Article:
Miss Delaware, Others With Alopecia Overcome Hair Loss

Fourteen-year-old Makenzee Meaux began losing her hair five years ago after being diagnosed with alopecia areata, a baffling autoimmune disease that manifests itself by attacking hair follicles.

It started slowly, with small, patchy bald spots on her scalp. But the hair loss accelerated quickly and within a year Makenzee, who was set to begin fourth grade, lost nearly all the hair on her scalp.

"We were both so devastated," says Jennifer Meaux, Makenzee's mother, who says none of the many doctors they visited could help. "We just prayed it would grow back but it never really did."

Today Makenzee has long, flowing blonde hair and spends her days concentrating on homework, sports and playing with her friends in Crosby, Texas.

But her beautiful locks aren't the result of medical treatments – there is no reliable cure for alopecia. It's courtesy instead of an elaborate reproduction developed by Hair Club for Kids, the charitable wing of a company best-known for providing high-tech hair restoration services for adults.

"It has made a tremendous difference in Makenzee's life," says her mother, Jennifer. "She went from being afraid to leave the house to a normal teen who just loves life."

Alopecia areata sufferers have long struggled to cope with sudden and dramatic hair loss brought on by the disease. The condition affects men and women and may ultimately lead to complete scalp hair loss or even total body hair loss.

More than five million Americans - a surprising 2 percent of the population - have the disease that often forces the afflicted to hide behind ill-fitting, uncomfortable wigs, scarves or hats to disguise their hair loss.

The emotional trauma is even more acute for women and children, who are immediately confronted with a drastic change in their appearance.

Yet as alopecia gains more attention in social and medical circles, and researchers make strides in uncovering the cause, a growing number of non-surgical hair replacement options have surfaced to help sufferers combat the condition cosmetically.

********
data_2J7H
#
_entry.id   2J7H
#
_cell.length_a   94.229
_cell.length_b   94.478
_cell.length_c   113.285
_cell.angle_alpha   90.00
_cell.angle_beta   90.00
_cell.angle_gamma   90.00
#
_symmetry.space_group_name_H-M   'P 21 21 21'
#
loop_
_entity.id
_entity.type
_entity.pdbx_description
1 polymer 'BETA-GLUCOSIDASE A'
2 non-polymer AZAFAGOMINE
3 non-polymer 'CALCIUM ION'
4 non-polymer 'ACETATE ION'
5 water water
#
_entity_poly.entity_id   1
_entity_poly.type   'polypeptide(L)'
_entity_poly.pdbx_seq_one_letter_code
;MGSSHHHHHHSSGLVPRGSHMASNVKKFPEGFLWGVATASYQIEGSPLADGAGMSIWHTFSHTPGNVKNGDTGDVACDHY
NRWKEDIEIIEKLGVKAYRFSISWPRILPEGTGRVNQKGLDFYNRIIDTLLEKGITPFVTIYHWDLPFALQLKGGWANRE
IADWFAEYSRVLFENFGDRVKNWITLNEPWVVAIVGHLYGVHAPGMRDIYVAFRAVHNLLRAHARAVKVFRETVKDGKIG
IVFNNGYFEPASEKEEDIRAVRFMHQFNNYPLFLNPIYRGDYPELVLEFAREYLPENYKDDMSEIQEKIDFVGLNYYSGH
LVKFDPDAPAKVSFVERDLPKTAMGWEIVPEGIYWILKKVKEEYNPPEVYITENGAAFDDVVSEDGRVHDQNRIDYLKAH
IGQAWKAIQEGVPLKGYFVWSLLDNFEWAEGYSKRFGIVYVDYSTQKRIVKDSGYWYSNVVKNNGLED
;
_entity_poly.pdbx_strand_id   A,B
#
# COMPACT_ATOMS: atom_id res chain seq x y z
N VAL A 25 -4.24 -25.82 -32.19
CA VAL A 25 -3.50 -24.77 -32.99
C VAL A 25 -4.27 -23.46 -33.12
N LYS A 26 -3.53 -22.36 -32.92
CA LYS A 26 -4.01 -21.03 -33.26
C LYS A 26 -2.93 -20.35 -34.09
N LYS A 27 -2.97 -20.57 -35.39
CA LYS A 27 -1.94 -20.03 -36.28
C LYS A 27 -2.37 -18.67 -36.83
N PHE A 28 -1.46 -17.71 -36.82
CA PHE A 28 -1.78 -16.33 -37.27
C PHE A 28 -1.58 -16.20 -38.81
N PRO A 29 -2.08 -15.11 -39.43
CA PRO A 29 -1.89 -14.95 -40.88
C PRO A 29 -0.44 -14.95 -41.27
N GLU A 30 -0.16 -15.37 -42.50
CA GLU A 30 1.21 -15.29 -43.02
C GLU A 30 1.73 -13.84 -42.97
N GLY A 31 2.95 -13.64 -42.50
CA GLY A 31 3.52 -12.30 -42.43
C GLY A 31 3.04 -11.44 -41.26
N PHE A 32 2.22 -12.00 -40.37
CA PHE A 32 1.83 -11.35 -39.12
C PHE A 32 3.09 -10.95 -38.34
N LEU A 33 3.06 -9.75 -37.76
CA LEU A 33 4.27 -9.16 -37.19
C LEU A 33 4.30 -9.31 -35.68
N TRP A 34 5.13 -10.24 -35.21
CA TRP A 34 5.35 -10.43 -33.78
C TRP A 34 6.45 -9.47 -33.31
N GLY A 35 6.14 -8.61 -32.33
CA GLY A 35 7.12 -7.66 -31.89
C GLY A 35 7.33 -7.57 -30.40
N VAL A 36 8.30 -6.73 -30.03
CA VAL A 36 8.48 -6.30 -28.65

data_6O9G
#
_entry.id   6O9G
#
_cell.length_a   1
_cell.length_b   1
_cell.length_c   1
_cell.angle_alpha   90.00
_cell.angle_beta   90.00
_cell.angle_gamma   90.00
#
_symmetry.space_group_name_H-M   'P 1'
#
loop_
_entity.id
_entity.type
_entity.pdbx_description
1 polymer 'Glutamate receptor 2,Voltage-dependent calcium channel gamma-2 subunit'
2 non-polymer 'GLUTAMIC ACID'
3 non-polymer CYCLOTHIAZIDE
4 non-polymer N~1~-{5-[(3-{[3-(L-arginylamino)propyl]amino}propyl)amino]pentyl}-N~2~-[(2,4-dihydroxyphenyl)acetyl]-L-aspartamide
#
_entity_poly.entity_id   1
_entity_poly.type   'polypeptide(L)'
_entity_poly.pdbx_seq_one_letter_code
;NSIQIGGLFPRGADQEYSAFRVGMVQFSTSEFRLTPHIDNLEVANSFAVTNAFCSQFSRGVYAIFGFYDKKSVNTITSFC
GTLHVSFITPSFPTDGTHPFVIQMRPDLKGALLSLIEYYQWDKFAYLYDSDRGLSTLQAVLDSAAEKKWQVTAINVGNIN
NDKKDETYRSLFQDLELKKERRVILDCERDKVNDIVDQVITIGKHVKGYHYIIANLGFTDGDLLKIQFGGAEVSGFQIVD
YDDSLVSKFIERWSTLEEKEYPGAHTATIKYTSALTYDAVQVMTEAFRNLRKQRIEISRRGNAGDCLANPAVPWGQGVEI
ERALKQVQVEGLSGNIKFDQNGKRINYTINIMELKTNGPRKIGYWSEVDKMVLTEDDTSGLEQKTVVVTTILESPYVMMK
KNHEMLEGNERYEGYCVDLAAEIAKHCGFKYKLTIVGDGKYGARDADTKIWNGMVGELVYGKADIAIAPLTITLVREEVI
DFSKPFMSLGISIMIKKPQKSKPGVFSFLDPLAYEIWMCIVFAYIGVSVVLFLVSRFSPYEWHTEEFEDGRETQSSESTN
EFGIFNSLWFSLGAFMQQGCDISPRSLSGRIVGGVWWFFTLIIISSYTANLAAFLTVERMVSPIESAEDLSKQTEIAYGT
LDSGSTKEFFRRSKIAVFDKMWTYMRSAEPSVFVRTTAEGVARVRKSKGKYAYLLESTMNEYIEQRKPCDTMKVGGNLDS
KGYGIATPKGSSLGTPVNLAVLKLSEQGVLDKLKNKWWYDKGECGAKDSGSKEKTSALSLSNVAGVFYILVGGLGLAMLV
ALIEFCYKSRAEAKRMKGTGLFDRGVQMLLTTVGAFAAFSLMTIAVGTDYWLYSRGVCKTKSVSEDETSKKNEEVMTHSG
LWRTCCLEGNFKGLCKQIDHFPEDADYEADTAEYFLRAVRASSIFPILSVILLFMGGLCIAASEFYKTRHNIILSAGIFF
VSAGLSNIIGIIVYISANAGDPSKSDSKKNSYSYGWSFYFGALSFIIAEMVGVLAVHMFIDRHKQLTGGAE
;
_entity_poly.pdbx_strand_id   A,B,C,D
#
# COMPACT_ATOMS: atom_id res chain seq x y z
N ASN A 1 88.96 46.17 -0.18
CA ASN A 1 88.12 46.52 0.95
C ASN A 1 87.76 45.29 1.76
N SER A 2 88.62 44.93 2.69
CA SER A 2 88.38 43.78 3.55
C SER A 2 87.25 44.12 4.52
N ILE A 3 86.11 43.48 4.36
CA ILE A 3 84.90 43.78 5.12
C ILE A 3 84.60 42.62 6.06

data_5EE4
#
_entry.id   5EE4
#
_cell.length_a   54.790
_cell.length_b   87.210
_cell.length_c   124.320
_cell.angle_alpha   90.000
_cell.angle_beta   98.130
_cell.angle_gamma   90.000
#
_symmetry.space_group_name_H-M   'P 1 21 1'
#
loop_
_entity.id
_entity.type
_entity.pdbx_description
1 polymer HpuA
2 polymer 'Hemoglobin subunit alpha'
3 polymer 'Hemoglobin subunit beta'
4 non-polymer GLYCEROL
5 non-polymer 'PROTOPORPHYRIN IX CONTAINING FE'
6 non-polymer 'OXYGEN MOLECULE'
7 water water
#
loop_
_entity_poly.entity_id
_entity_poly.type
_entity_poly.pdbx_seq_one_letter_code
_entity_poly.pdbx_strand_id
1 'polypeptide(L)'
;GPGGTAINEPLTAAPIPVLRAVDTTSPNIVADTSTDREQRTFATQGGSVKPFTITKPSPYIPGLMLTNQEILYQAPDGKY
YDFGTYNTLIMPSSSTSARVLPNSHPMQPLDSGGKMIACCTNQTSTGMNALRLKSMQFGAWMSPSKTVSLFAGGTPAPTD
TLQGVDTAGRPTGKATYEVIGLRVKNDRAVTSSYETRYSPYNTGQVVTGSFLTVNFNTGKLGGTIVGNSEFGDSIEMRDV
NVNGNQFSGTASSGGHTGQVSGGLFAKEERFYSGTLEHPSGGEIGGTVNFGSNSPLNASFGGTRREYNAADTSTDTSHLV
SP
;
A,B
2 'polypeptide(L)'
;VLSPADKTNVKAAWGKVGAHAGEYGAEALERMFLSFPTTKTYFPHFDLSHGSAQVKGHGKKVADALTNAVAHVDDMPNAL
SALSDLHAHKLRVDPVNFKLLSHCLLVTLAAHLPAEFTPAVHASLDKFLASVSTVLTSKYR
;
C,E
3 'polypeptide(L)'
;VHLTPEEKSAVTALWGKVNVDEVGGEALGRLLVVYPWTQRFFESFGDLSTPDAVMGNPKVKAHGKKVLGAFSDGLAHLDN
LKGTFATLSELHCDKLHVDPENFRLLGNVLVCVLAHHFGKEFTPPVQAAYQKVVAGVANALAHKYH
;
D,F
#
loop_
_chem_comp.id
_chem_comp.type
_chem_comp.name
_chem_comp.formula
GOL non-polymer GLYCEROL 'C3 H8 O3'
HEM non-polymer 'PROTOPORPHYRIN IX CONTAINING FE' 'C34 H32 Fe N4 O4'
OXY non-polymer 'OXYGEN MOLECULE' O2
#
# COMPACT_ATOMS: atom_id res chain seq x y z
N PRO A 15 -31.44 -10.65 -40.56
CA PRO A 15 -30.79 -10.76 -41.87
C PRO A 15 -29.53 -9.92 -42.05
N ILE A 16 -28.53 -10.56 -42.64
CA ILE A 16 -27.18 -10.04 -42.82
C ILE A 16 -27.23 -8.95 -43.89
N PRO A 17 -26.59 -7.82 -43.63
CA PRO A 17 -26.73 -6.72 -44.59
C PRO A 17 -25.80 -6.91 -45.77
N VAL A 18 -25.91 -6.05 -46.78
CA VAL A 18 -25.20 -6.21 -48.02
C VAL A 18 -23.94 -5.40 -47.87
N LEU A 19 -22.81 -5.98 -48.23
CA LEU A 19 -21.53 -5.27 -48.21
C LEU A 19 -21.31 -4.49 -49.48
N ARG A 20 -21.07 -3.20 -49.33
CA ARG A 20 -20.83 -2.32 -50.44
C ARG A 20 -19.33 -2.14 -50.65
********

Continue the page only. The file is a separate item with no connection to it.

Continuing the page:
Click Here to Read More on New Genetic Research that Uncovers the Cause of Alopecia Areata

Some companies are offering sophisticated hair reproductions without surgery that are nearly undetectable to the eye. Other firms have hit the market recently offering a range of custom-made hair systems designed specifically for women and children who suffer from alopecia.

Bringing Attention to Alopecia

"All young girls who have this disease should still feel like they can be a princess," says Kayla Martell, who was diagnosed with alopecia areata 10 years ago and has been nearly bald ever since.

Last month, the graceful 21-year old became an instant champion for young women stricken with the disease when she donned a blonde, shoulder-length wig and beat out 15 other contestants to be crowned Miss Delaware 2010.

Now the illness is her platform for the Miss America competition in January. She says wearing a wig presented her with a surprising opportunity to bring attention to alopecia and those diagnosed with it. Martell entered the Miss Delaware pageant four times - twice without a wig - before winning.

"I'm living proof that you can wear a beautiful wig and still be comfortable with who you are," says Martell, who volunteers at alopecia support groups and speaks at events sponsored by the National Alopecia Areata Foundation, which supports research to find a cure or treatment.

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